Post edited by sunyata at 2015-04-22 11:37:31
  • NovaNova
    Posts: 15
    I have a similar issue with my Shiba developing aggression but he is only a week shy of 5 months. In my opinion, like in general with young dog aggression, it's hormonal. When my Shiba gets aggressive, snarls even, he follows up with a thorough attempt to hump things. Can't wait to pay a man to remove his balls, to be quite frank! Hormones influence behavior a LOT more than humans realize (this goes for dogs, other animals especially small animals and people alike).

    I had researched where fixing the pup if male, can really help with aggression, but in females, getting them spayed can actually increase the aggressive behavior. Possibly linked to a drop in hormones, kind of like PMS. But if your girl is 3, I'd imagine she was spayed long ago.

    The dog aggression issue you're experiencing, doesn't sound too hormonal; kind of sounds like your two Shibas are not getting along for whatever reason. Shibas are matriarchs; the females like to be dominant. I only have one Shiba (male pup) so I haven't done too much research on that matter of dog-dog aggression. Wish I had better advice. :\

    I was going to start my own topic on my unique situation with my Shiba's aggression issues. But am hesitant. He's been snarling and "talking back" quite a bit if he doesn't get his way with chewing your hands off, or just saying "no" in general to him evokes an aggressive response, an escalation in frustration and then a good humping of everything despite adequate exercise, appropriate time-outs and positive reinforcement.
  • @Sunyata, thanks for the suggestions! They get annual check ups and they're fixed. The last comprehensive test was back in March. I mentioned Pepper's behavior to the vet, but she came back healthy. There were no abnormalities with her blood tests or physical. She's always been very dominant. From the time we brought Dexter home, she's always tried to assert dominance. We've, on many occasions, separated their feeding, taken away toys/triggers that may provoke aggression and separated them throughout the day. This was the advice from our behaviorist. He mentioned the reason for her out lash was because she is, by nature, territorial and very protective. We allowed her to dominate us and we had to change our behavior/outlook on how to raise them. The behaviorist recommended that we separate them, removing the entitlement through the "no free lunch" policy and through positive reinforcement. I'm not sure if it entirely made sense, but it worked for a bit. Pepper acts very regal, but we love her the same. As for Dexter, he has always been cautious around Pepper, even since he was a puppy. When Dexter was a puppy, the first 6 months that he lived with us, he spent most of his time with Pepper. He would always look to her for reassurance, and I think that's why he has always been very submissive towards her. We have recently become lax on their separation, but that's only because I'm home often and I'm able to keep an eye on them. Perhaps we should separate them for awhile again, but we don't think it would be fair to either of them. Pepper and Dexter should belong in a home where they aren't restricted. When we got them, we made the promise of protecting them and raising them. We still haven't given up home, but Pepper has really tested our patience.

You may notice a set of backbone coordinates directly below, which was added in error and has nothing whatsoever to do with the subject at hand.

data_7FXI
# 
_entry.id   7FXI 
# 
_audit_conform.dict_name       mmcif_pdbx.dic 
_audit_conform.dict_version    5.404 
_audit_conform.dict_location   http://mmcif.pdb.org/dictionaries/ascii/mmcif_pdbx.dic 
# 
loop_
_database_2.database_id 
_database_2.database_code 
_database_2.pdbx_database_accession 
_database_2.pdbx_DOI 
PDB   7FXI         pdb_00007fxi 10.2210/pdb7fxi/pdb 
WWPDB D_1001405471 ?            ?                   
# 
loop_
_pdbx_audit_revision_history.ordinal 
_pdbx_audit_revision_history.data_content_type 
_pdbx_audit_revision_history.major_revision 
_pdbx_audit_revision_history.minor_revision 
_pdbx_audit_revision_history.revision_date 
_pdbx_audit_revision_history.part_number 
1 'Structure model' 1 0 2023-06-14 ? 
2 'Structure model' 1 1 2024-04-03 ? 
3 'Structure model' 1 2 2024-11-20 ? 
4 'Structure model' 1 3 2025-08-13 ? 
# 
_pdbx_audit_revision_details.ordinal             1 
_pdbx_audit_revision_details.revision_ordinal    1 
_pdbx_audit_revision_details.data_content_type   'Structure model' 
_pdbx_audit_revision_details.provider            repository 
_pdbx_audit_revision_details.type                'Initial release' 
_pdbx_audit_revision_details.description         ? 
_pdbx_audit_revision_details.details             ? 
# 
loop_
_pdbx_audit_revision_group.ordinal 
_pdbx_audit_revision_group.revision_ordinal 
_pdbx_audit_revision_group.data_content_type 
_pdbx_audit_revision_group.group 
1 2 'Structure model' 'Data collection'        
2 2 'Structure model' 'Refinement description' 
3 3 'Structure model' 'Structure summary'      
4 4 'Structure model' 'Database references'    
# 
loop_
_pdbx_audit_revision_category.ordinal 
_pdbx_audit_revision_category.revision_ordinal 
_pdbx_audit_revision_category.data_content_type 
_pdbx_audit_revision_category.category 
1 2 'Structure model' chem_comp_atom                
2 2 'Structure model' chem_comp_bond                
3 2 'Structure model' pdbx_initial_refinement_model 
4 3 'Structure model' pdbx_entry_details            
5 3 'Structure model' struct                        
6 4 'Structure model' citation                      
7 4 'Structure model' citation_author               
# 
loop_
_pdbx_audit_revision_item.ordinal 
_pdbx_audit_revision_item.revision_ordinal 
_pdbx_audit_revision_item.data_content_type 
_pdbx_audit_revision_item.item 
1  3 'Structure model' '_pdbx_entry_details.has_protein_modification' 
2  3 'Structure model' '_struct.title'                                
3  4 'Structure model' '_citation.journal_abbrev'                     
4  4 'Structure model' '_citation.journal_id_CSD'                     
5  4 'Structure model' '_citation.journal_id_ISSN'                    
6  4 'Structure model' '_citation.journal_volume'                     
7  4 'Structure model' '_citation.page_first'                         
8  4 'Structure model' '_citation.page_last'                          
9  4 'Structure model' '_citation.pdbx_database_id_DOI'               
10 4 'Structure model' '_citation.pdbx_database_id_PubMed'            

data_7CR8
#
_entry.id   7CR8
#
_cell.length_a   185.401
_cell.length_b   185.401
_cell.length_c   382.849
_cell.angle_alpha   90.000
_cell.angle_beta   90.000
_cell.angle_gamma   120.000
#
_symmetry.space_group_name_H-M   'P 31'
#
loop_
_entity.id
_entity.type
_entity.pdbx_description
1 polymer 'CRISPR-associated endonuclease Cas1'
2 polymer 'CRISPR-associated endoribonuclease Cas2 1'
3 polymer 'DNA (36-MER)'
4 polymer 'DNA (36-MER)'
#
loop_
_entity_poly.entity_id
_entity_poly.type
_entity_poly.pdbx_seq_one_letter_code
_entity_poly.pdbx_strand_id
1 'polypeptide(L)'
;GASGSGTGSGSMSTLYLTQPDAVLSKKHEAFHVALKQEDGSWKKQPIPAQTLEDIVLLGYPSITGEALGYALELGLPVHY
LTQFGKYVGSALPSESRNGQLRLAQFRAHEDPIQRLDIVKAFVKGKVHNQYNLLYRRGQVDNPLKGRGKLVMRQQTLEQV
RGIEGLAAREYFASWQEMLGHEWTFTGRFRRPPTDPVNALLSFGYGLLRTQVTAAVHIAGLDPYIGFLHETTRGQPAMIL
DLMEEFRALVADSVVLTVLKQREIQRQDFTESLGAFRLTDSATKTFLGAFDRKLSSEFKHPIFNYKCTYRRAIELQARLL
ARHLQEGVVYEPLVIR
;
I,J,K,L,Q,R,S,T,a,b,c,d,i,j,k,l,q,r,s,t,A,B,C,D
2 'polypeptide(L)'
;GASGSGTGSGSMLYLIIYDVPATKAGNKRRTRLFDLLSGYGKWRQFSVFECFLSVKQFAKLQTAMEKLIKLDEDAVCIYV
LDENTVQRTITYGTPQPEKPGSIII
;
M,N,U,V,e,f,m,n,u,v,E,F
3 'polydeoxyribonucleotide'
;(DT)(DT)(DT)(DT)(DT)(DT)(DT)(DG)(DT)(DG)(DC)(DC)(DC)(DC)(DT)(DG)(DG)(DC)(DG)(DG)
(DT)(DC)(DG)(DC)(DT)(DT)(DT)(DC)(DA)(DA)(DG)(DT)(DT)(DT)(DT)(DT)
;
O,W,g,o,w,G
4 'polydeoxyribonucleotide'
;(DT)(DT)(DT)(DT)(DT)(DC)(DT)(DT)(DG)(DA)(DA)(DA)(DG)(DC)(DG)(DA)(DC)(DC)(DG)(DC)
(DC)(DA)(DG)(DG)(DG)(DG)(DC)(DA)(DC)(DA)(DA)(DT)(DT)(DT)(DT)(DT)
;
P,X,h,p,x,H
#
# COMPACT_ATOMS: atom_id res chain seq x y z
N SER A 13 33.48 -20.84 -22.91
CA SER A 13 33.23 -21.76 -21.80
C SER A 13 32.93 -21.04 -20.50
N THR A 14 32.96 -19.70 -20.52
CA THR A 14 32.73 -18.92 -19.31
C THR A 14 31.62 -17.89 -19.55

Both dogs are from BRB, but from the same parents. We purchased them knowing that they weren't full shiba. Both parents were on premise, were very friendly and the owners took really good care of them.
  • sunyatasunyata
    Posts: 8588
    @Seastar135 & @Nova - Just an FYI, the whole "dominance" theory has been debunked and is not relevant in dog behaviour and training. There are threads about it on the forum if you want to learn more.

    As for the behaviourist that you hired, since they subscribe to the whole dominance thing, I would dump them and hire a REAL behaviourist. One that has a degree in animal science and is certified using only positive reinforcement methods.

    In the meantime, I would go back to the vet and have them run full blood panels (the regular physical that dogs get on an annual basis does not cover much). Make sure they run a full thyroid panel as well.

    You may also want to talk to your (new) behaviourist and vet about anti-anxiety drugs for Pepper to see if that helps.

    As for the separation issue... If Dexter is nervous and anxious around Pepper, than please, for his sake, separate them. Living in constant fear of another dog has got to be horrible.
    Bella 2Mountains 2Nola 2
    Casey, with Bella and Nola, hanging out in the mountains of Virginia.
    I Wander, I Ride
  • @sunyata, thanks for your advice. If only behaviorists weren't so costly. I will look into it once we have the financial means to. As of the incident, they've been kept separate.